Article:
Victorious CLG at the 2016 NA LCS Finals (Riot Games/lolesports)
Victorious CLG at the 2016 NA LCS Finals (Riot Games/lolesports)

Turn back the clock one year and Counter Logic Gaming was second only to Immortals in the 2016 NA LCS spring regular season. Although they had hiccups at the IEM World Championship, CLG was generally accepted as NA’s second-best team, or at least in contention for that spot with third-place Cloud9.

That is, until Team SoloMid finally hit their stride in playoffs. TSM tore through Immortals, quickly dispatching NA’s de facto first-place team en route to the Spring Finals at Mandalay Bay. There, they faced familiar adversary CLG, who were coming off a grueling 3-2 victory over rookie jungler Joshua “Dardoch” Hartnett and Team Liquid. Even after another hard-fought 3-2 win over TSM in the finals, expectations for CLG at the 2016 MSI were low.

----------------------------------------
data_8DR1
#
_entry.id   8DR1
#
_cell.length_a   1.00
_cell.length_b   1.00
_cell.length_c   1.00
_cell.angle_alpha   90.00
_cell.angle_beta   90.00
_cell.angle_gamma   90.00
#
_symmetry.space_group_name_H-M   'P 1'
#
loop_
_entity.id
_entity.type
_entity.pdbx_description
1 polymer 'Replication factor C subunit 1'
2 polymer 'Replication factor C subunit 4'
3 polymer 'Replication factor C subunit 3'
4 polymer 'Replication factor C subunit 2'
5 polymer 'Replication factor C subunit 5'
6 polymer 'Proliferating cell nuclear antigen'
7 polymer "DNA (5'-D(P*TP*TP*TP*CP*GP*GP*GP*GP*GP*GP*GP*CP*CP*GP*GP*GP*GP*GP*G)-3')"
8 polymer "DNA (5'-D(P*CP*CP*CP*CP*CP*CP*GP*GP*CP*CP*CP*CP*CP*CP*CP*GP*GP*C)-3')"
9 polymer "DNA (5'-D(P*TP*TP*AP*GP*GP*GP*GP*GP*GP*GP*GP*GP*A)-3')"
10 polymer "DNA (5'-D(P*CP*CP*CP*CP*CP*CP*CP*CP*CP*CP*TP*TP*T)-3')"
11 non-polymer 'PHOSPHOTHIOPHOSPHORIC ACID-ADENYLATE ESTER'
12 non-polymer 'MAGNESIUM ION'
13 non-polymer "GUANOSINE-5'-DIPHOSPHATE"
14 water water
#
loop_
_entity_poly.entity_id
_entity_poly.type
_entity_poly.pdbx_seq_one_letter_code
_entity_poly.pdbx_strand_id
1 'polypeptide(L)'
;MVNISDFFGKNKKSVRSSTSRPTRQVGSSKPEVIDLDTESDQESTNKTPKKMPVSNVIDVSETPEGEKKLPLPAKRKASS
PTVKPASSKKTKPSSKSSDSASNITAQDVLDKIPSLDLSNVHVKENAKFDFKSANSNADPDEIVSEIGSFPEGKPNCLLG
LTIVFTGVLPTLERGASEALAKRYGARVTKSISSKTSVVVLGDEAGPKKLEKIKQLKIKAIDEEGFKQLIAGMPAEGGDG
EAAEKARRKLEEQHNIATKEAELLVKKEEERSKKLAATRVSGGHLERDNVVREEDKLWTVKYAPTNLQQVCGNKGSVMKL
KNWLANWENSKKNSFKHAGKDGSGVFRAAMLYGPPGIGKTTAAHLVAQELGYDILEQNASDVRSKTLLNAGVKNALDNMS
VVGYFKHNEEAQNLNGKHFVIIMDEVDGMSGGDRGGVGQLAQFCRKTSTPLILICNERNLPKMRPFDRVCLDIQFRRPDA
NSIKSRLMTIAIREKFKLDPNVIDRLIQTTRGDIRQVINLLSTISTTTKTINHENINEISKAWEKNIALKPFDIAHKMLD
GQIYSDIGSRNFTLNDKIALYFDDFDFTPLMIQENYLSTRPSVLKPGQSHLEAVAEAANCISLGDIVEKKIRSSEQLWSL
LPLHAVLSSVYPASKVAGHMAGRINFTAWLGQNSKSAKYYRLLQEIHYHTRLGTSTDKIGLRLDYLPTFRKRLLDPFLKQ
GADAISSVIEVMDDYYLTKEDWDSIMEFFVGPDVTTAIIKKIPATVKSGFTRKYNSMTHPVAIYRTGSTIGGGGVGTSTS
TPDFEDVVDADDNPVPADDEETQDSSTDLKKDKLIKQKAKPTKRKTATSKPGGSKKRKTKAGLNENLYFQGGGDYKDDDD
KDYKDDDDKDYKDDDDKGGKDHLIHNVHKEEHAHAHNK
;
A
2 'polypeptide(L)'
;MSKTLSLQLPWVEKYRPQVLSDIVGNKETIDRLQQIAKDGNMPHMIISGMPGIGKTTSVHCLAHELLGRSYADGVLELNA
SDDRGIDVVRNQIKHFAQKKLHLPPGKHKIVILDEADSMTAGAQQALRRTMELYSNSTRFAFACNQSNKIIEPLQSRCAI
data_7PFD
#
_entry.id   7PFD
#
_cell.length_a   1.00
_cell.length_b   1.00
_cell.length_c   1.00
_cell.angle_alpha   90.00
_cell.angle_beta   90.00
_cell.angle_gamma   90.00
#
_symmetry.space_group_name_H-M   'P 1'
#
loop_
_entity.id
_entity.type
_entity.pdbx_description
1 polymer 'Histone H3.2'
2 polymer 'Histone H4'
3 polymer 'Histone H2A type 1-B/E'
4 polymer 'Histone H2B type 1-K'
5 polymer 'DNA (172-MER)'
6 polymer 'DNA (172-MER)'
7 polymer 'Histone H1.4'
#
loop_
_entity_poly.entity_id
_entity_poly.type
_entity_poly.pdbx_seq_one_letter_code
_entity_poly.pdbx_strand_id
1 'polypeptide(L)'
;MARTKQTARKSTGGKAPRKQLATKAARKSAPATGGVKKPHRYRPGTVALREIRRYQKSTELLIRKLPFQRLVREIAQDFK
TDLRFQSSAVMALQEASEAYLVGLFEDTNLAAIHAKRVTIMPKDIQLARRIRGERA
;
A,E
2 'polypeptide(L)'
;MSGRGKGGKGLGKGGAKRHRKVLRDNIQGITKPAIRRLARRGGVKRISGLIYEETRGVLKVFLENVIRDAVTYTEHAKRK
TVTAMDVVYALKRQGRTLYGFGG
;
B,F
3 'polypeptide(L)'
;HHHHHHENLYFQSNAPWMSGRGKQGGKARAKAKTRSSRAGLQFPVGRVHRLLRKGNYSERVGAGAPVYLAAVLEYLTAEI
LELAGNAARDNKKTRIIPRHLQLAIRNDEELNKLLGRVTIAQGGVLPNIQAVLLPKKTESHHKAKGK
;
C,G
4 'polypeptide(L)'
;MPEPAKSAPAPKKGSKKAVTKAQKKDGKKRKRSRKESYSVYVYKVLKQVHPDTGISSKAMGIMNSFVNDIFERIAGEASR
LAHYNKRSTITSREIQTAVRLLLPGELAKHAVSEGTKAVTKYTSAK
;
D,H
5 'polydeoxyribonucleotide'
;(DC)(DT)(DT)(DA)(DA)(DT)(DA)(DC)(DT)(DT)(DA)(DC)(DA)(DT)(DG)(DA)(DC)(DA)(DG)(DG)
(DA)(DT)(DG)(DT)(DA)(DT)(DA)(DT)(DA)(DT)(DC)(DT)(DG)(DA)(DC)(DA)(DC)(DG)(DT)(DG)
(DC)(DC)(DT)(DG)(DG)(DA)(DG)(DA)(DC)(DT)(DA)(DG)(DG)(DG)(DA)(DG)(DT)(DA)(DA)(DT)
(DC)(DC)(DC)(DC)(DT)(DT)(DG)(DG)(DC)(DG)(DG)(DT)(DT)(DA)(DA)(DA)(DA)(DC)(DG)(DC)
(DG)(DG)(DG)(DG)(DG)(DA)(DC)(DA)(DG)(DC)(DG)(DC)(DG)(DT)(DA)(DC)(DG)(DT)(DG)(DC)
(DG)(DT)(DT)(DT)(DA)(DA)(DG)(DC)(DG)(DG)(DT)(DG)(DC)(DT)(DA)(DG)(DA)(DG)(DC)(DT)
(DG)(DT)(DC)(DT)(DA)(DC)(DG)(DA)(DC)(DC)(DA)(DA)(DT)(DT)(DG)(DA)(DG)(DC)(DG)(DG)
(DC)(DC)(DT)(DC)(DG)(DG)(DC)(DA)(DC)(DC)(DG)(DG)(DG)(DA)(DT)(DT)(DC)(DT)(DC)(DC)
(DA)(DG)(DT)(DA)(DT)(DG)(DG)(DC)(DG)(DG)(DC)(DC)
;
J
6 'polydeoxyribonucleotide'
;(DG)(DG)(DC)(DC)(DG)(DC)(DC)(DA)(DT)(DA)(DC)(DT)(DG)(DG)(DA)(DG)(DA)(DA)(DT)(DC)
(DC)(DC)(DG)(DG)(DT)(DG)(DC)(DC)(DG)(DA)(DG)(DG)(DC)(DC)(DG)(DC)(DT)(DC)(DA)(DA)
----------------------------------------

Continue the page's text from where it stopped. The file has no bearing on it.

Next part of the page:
Represented as a fallen warrior who only experiences defeat in the MSI promotional video, North America, and by extension CLG, had little hope going into the tournament. Against all odds, CLG placed second at the 2016 MSI with an 0-3 loss to SK Telecom T1 in the finals.

To make it back to MSI, CLG will first have to survive playoffs. Unlike 2016, they don’t have an automatic bye to the semifinals and will face FlyQuest in the quarterfinals on Sunday, April 9.

“For playoffs, FlyQuest is the best we could have gotten so everyone is really happy about that,” Stixxay says. “I know Zaq doesn’t like playing against FlyQuest since Hai is the only person that can mess with his shotcalling.”